Childcare: more quality less commercialisation

(2 June 2016) EPSU affiliates from 14 countries met in Brussels yesterday to discuss the latest developments in the childcare sector and the main challenges facing trade unions. While acknowledging the increase in provision in several countries there was serious concern about ensuring quality of service and quality of employment. Several participants also highlighted trends towards privatisation and commercialisation that they saw as undermining attempts to improve quality.

Some of the other common themes identified included:

  • Problem of low pay, with childcare workers in some countries on or near minimum wage levels;
  • Very challenging working environment and pressure of workloads;
  • Staff shortages, inadequate training and high turnover; and
  • Funding difficulties, particularly in relation to local and regional government and wide variations of provision across regions.

The afternoon debate focused on the European Semester – the process of economic policy coordination which, more recently, has highlighted the importance of social investment, including early years care and education. Representatives of the public (CEEP) and private (Businesseurope) employer organisations, the European Commission, the European Trade Union Confederation and the Eurochild campaigning and lobbying group joined the discussion.

While there was general consensus about the need for increased investment in childcare the panellists had their own take on some of the detail.

Guillaume Afellat, policy officer for social affairs at CEEP, thought that the Commission was saying the right things but was still failing to recognise the value of childcare and other social services to the economy. He argued strongly that these should not be seen as “unproductive” sectors, but crucial to growth and competitiveness.

In response to a criticism that the European Commission was still too focused on restricting public spending, Evelyn Astor, from the Directorate-General for Employment, Social Affairs and Inclusion, argued the Commission has acknowledged, notably in the 2016 Annual Growth Survey, that fiscal consolidation needs to be equity friendly and that there is a need for greater social investment. She added that the Commission was looking at the evidence from longer-term studies on the benefits of investing in childcare.

Jana Hainsworth, secretary general of Eurochild, stressed that while some positive things were being said at European level, the reality was that childcare and children’s services in many countries had been badly hit by austerity measures. She underlined the need to keep the focus on delivering quality early years education and care but argued that this was only a part of a range of measures that was needed to ensure children’s educational and social development.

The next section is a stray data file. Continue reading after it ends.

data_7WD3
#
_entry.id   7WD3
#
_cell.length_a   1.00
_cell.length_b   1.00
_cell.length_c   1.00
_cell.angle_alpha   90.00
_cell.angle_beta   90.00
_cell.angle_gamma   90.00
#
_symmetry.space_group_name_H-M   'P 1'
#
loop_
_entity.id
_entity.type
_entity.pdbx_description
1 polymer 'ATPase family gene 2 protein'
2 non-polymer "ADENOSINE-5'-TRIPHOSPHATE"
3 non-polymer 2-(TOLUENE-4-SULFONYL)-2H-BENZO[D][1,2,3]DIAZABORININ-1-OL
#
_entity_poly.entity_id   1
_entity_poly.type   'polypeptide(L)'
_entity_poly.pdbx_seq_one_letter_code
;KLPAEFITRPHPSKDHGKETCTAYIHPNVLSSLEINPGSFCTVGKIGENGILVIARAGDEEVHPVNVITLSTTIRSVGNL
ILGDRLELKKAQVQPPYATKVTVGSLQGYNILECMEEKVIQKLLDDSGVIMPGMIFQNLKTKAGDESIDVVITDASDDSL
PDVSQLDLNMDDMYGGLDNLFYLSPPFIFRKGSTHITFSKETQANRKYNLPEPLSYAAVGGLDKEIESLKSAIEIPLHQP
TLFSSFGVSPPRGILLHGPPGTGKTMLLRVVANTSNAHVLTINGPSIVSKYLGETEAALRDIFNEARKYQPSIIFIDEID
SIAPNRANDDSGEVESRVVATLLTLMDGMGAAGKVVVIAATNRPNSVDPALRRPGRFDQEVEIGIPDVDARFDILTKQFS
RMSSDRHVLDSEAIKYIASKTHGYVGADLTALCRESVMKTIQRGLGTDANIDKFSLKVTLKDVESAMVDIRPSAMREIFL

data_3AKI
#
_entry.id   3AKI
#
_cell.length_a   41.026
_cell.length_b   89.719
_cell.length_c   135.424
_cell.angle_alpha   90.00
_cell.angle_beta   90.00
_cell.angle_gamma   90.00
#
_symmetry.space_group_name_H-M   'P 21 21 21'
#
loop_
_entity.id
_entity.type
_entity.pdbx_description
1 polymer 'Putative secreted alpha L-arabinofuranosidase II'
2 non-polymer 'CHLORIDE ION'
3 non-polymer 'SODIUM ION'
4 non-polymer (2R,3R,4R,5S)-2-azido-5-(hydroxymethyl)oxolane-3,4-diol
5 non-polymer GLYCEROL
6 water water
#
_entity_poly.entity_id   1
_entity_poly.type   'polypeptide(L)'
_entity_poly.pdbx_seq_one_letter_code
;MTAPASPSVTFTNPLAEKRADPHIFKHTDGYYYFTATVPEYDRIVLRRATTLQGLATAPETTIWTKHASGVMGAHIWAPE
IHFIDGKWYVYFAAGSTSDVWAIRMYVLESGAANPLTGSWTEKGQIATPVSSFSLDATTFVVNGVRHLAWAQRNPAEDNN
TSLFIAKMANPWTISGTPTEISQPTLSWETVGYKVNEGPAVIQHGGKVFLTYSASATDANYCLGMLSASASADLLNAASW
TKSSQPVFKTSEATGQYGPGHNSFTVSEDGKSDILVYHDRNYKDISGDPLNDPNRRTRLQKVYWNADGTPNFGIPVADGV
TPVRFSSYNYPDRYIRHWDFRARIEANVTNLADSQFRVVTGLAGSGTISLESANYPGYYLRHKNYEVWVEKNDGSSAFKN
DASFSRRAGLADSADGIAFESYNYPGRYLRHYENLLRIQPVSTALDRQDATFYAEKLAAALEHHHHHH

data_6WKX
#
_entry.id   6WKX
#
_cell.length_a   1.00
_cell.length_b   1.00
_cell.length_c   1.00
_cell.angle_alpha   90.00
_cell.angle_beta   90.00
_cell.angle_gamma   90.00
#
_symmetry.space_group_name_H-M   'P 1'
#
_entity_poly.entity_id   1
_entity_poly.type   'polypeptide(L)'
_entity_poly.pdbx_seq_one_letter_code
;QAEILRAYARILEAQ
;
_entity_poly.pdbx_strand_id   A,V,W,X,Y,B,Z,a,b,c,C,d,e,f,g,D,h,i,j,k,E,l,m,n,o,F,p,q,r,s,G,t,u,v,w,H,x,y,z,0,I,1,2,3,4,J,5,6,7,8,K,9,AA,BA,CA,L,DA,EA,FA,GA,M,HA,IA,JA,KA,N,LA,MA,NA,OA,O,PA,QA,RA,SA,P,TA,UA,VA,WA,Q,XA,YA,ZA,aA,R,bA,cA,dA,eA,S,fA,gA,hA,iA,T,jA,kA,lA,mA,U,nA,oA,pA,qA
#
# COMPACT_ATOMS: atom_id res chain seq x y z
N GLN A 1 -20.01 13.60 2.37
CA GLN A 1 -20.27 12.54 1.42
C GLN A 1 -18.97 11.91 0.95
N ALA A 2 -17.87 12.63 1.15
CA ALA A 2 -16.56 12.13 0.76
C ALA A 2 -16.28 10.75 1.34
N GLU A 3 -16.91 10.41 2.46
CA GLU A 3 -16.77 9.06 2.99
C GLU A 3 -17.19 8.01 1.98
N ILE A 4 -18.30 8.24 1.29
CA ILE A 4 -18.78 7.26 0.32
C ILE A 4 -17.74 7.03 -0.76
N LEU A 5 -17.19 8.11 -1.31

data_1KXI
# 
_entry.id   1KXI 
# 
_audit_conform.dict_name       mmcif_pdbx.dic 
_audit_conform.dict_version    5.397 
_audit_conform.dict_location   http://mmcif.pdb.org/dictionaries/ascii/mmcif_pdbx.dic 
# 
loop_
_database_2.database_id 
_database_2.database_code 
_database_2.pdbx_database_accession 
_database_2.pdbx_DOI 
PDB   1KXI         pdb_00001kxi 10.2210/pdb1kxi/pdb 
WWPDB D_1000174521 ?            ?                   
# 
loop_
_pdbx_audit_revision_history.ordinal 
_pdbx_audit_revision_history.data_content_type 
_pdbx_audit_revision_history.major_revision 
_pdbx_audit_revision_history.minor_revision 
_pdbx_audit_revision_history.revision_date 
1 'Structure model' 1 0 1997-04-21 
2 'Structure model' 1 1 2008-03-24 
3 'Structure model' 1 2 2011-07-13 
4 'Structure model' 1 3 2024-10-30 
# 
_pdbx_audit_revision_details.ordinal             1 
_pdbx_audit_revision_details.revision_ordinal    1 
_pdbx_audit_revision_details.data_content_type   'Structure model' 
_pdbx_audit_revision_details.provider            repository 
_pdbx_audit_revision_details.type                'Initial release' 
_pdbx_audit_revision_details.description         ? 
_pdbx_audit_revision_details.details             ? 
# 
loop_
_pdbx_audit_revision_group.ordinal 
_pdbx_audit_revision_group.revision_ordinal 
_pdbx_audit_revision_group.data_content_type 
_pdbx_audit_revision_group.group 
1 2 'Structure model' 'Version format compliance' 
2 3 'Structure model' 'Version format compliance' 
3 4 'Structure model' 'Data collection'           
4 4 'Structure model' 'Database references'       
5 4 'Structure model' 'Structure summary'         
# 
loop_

For Guillaume Cravero senior advisor at Businesseurope childcare was crucial for increasing women’s employment which was a key factor in driving growth across Europe. He added that a proper cost benefit analysis, not just in monetary terms, could support arguments in favour of boosting childcare.

In the final contribution to the panel debate, Cinzia Sechi, advisor at the ETUC, said that the social partners had a particular role to play in this debate both at national and European levels. She expressed some surprise that the Commission had not really followed up its initial research into the significant prospects for employment growth in the sector and an absolutely essential question arising from this was how to guarantee the quality of jobs being created.

EPSU would be taking up these issues again in the lead up to the next Semester, beginning with the consultation over the Annual Growth Survey in the autumn. A report of the conference would go to the next meeting of EPSU’s Social Services Working Group in September and its Gender and Women’s Equality Committee in November.

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